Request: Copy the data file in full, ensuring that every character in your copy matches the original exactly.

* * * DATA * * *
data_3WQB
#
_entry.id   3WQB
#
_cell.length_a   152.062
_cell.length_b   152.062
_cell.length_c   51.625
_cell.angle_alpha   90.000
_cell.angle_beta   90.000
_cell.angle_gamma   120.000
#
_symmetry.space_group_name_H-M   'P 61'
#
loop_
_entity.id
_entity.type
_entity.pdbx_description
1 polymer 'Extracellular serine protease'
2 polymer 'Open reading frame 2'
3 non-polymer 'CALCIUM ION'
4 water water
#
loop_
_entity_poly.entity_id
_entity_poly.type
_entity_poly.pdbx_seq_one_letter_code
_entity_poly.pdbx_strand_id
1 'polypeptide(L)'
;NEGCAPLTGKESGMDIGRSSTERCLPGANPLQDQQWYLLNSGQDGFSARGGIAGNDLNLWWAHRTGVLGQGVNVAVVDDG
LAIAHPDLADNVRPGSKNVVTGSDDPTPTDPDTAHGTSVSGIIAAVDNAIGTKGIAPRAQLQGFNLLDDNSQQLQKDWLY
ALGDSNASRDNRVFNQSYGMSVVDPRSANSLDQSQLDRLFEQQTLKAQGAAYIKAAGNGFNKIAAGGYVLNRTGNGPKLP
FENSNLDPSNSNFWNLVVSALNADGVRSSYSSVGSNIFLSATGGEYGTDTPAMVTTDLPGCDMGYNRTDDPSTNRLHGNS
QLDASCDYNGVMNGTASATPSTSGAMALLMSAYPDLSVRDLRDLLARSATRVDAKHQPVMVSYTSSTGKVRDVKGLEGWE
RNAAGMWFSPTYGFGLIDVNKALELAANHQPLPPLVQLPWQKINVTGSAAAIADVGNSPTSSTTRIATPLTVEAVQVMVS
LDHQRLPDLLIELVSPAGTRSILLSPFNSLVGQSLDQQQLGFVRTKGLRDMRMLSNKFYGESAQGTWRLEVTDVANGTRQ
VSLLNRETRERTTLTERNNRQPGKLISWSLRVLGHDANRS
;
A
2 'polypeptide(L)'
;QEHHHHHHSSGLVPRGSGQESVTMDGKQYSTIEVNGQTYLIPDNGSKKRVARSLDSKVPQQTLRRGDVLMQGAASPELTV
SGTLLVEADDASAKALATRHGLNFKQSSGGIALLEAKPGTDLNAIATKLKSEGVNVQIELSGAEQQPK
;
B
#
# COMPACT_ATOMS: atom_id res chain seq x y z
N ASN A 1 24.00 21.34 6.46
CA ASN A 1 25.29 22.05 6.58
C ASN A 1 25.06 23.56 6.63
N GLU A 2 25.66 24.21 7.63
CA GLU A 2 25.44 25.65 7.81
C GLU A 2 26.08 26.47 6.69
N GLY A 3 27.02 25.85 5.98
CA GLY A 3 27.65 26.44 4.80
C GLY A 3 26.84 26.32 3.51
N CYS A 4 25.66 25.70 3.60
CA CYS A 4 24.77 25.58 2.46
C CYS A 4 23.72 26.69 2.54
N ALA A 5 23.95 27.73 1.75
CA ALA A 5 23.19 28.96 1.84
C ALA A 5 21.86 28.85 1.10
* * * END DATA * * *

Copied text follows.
data_3WQB
#
_entry.id   3WQB
#
_cell.length_a   152.062
_cell.length_b   152.062
_cell.length_c   51.625
_cell.angle_alpha   90.000
_cell.angle_beta   90.000
_cell.angle_gamma   120.000
#
_symmetry.space_group_name_H-M   'P 61'
#
loop_
_entity.id
_entity.type
_entity.pdbx_description
1 polymer 'Extracellular serine protease'
2 polymer 'Open reading frame 2'
3 non-polymer 'CALCIUM ION'
4 water water
#
loop_
_entity_poly.entity_id
_entity_poly.type
_entity_poly.pdbx_seq_one_letter_code
_entity_poly.pdbx_strand_id
1 'polypeptide(L)'
;NEGCAPLTGKESGMDIGRSSTERCLPGANPLQDQQWYLLNSGQDGFSARGGIAGNDLNLWWAHRTGVLGQGVNVAVVDDG
LAIAHPDLADNVRPGSKNVVTGSDDPTPTDPDTAHGTSVSGIIAAVDNAIGTKGIAPRAQLQGFNLLDDNSQQLQKDWLY
ALGDSNASRDNRVFNQSYGMSVVDPRSANSLDQSQLDRLFEQQTLKAQGAAYIKAAGNGFNKIAAGGYVLNRTGNGPKLP
FENSNLDPSNSNFWNLVVSALNADGVRSSYSSVGSNIFLSATGGEYGTDTPAMVTTDLPGCDMGYNRTDDPSTNRLHGNS
QLDASCDYNGVMNGTASATPSTSGAMALLMSAYPDLSVRDLRDLLARSATRVDAKHQPVMVSYTSSTGKVRDVKGLEGWE
RNAAGMWFSPTYGFGLIDVNKALELAANHQPLPPLVQLPWQKINVTGSAAAIADVGNSPTSSTTRIATPLTVEAVQVMVS
LDHQRLPDLLIELVSPAGTRSILLSPFNSLVGQSLDQQQLGFVRTKGLRDMRMLSNKFYGESAQGTWRLEVTDVANGTRQ
VSLLNRETRERTTLTERNNRQPGKLISWSLRVLGHDANRS
;
A
2 'polypeptide(L)'
;QEHHHHHHSSGLVPRGSGQESVTMDGKQYSTIEVNGQTYLIPDNGSKKRVARSLDSKVPQQTLRRGDVLMQGAASPELTV
SGTLLVEADDASAKALATRHGLNFKQSSGGIALLEAKPGTDLNAIATKLKSEGVNVQIELSGAEQQPK
;
B
#
# COMPACT_ATOMS: atom_id res chain seq x y z
N ASN A 1 24.00 21.34 6.46
CA ASN A 1 25.29 22.05 6.58
C ASN A 1 25.06 23.56 6.63
N GLU A 2 25.66 24.21 7.63
CA GLU A 2 25.44 25.65 7.81
C GLU A 2 26.08 26.47 6.69
N GLY A 3 27.02 25.85 5.98
CA GLY A 3 27.65 26.44 4.80
C GLY A 3 26.84 26.32 3.51
N CYS A 4 25.66 25.70 3.60
CA CYS A 4 24.77 25.58 2.46
C CYS A 4 23.72 26.69 2.54
N ALA A 5 23.95 27.73 1.75
CA ALA A 5 23.19 28.96 1.84
C ALA A 5 21.86 28.85 1.10